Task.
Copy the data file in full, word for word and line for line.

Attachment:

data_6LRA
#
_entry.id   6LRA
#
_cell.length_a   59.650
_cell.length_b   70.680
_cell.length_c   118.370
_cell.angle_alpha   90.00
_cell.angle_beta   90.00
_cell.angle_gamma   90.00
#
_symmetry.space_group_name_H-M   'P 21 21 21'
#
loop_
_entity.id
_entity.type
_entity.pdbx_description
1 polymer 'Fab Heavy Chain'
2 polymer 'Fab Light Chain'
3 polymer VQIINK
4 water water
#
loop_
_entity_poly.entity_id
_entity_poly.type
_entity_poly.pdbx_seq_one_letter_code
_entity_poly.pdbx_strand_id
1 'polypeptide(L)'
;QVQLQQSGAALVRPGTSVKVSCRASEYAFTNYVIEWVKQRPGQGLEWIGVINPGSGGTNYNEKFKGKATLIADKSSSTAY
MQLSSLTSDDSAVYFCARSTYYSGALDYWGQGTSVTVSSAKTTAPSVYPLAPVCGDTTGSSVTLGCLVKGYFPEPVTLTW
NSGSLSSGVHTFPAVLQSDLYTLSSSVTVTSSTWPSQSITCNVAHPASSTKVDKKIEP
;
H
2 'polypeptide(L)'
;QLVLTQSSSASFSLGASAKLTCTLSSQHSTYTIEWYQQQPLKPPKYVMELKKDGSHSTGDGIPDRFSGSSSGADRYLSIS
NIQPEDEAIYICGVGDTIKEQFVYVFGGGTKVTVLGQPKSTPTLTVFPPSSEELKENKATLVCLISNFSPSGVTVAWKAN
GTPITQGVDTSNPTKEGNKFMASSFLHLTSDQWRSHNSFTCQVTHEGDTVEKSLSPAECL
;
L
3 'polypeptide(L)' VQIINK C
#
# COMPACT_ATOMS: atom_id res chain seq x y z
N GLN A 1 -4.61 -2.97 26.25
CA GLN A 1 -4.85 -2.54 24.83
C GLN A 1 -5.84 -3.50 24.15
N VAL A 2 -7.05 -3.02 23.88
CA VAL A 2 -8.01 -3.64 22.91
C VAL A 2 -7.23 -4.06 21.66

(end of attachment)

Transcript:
data_6LRA
#
_entry.id   6LRA
#
_cell.length_a   59.650
_cell.length_b   70.680
_cell.length_c   118.370
_cell.angle_alpha   90.00
_cell.angle_beta   90.00
_cell.angle_gamma   90.00
#
_symmetry.space_group_name_H-M   'P 21 21 21'
#
loop_
_entity.id
_entity.type
_entity.pdbx_description
1 polymer 'Fab Heavy Chain'
2 polymer 'Fab Light Chain'
3 polymer VQIINK
4 water water
#
loop_
_entity_poly.entity_id
_entity_poly.type
_entity_poly.pdbx_seq_one_letter_code
_entity_poly.pdbx_strand_id
1 'polypeptide(L)'
;QVQLQQSGAALVRPGTSVKVSCRASEYAFTNYVIEWVKQRPGQGLEWIGVINPGSGGTNYNEKFKGKATLIADKSSSTAY
MQLSSLTSDDSAVYFCARSTYYSGALDYWGQGTSVTVSSAKTTAPSVYPLAPVCGDTTGSSVTLGCLVKGYFPEPVTLTW
NSGSLSSGVHTFPAVLQSDLYTLSSSVTVTSSTWPSQSITCNVAHPASSTKVDKKIEP
;
H
2 'polypeptide(L)'
;QLVLTQSSSASFSLGASAKLTCTLSSQHSTYTIEWYQQQPLKPPKYVMELKKDGSHSTGDGIPDRFSGSSSGADRYLSIS
NIQPEDEAIYICGVGDTIKEQFVYVFGGGTKVTVLGQPKSTPTLTVFPPSSEELKENKATLVCLISNFSPSGVTVAWKAN
GTPITQGVDTSNPTKEGNKFMASSFLHLTSDQWRSHNSFTCQVTHEGDTVEKSLSPAECL
;
L
3 'polypeptide(L)' VQIINK C
#
# COMPACT_ATOMS: atom_id res chain seq x y z
N GLN A 1 -4.61 -2.97 26.25
CA GLN A 1 -4.85 -2.54 24.83
C GLN A 1 -5.84 -3.50 24.15
N VAL A 2 -7.05 -3.02 23.88
CA VAL A 2 -8.01 -3.64 22.91
C VAL A 2 -7.23 -4.06 21.66